Between 1941 and 1944 Anton Golopentia carries out an ethnographic research on the scattered Romanian villages of the Ukrainian steppes between the Dniestre and the Bug rivers as part of the programme IREB (Identificarea Românilor de la Est de Bug).
On 16 January 1950 Anton Golopentia is arrested and following a sham trial typical of the worst excesses of witch-hunt ever known under the dictatorship: he expiates under appalling conditions of torture and neglect, 18 months after his arrest in the Vacaresti political prison.
For over forty years of Communist censorship and a further decade of pre-programmed amnesia in post-Communism, the works of Anton Golopentia could not come to print. However the results of his investigations could only be published under the care of his daughter Sanda Golopentia, Professor at Brown University in the United States. under the title „Românii de la Est de Bug” (Romanian Settlements East of River Bug).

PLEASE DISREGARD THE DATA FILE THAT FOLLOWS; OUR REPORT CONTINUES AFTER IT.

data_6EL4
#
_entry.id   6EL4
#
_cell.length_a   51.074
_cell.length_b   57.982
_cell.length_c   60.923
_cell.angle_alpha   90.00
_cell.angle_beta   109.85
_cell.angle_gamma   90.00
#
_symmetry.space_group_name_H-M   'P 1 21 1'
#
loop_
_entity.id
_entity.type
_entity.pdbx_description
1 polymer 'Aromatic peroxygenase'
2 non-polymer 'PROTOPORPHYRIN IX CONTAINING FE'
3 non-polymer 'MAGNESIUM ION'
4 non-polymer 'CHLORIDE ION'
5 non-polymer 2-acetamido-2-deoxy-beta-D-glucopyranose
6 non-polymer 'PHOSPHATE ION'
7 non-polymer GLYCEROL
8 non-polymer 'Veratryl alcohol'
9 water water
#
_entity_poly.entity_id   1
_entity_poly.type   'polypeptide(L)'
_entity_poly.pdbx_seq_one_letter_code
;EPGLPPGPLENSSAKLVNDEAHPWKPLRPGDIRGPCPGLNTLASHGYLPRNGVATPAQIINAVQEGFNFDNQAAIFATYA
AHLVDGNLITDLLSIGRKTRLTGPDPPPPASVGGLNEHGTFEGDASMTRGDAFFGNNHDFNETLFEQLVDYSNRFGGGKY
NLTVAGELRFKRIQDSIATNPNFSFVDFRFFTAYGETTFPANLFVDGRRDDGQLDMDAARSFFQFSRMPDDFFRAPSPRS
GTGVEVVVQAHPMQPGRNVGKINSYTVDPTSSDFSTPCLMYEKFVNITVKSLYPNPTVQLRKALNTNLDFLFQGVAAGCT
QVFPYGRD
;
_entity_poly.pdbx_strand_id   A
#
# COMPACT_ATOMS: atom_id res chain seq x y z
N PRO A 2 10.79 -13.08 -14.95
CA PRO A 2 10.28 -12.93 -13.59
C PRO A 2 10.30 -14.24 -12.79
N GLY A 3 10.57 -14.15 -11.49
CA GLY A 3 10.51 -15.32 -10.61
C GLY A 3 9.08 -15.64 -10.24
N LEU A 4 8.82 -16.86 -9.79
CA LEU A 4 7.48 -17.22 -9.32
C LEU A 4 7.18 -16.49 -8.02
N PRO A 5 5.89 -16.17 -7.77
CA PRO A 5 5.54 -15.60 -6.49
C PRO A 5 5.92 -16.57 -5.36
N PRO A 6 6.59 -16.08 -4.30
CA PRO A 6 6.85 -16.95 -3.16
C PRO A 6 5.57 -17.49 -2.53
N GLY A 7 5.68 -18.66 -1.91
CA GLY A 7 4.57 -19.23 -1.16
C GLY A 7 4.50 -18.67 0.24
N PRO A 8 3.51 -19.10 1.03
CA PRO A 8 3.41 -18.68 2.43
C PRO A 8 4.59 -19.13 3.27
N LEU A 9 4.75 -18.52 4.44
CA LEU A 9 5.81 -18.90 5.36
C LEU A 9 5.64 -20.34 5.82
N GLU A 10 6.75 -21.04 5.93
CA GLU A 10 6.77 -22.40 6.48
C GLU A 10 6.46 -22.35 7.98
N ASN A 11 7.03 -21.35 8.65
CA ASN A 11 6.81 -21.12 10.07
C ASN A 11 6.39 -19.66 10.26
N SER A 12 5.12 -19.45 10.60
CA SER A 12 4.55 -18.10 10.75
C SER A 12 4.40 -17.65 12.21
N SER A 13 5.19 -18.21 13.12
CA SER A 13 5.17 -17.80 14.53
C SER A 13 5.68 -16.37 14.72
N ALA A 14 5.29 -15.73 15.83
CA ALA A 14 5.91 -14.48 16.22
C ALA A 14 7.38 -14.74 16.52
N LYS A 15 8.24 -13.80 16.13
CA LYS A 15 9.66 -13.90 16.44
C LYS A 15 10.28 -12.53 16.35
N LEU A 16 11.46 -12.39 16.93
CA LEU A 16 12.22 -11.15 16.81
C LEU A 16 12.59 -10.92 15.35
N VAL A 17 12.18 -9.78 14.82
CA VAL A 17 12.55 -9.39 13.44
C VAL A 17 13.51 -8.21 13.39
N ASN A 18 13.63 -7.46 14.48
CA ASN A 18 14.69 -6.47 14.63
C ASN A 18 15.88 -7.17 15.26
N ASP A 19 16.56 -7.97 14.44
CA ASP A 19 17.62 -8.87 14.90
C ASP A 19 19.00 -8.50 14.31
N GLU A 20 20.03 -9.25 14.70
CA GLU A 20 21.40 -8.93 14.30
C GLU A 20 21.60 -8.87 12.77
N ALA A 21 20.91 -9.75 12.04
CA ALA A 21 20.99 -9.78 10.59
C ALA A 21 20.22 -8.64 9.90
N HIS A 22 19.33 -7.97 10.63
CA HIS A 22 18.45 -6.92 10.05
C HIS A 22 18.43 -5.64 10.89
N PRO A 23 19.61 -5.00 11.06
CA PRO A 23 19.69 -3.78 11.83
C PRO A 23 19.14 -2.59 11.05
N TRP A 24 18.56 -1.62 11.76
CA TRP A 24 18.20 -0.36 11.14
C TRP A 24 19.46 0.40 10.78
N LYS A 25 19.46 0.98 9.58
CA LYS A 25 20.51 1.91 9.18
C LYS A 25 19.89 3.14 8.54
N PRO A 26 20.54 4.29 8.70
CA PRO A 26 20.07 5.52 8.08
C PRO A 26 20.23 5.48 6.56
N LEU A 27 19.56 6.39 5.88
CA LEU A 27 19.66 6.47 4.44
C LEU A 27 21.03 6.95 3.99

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Tags:"Anton Golopentia"·"Brown University"·"Political prisons·"Sanda golopentia"·'Romanians East of River Bug"·censorship·Ethnography·Romania Romania·Socoiology·Ukraine·USA
The “Balkans” allude to the author’s maternal family who were Aromanians who fled the Ottoman destruction of Moscopole during the 18th century to settle, North of the Danube, in Romania. The family name was Capsa and they soon made their mark there as confectioners to the Royal Family but also Generals and aviators serving in WWI. Having been schooled under the most famous French patissier in Paris one of the Capsa brothers returned to Bucharest to open on Calea Victoriei the “Cafe Capsa” which became the Society’s favourite place and attracting Politicians and Literati alike.
Sir Roys description of his family roots and childhood in pre-war Romania is epic and full of fun: he brings back to life a world which has disappeared a good six decades ago under the sledgehammer of the Soviet occupation and their imported ideology.
The “Blues” are the Royal Blues of the British Army where he had a brilliant carreer as Commander of the British Forces in Berlin and Hong Kong.
The “Redgrave” have, of course, a long association with the Theatre, Television and Politics. Roy Redgrave’s father was involved in Romania’s oil industry in the famous Ploiesti fields, not far from Doftana, where the Capsa had their estate.
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Tags:"Great Britain"·"Roy Regrave"·Army·Capsa·Doftana·General "The Royal Blues"·memories·Romania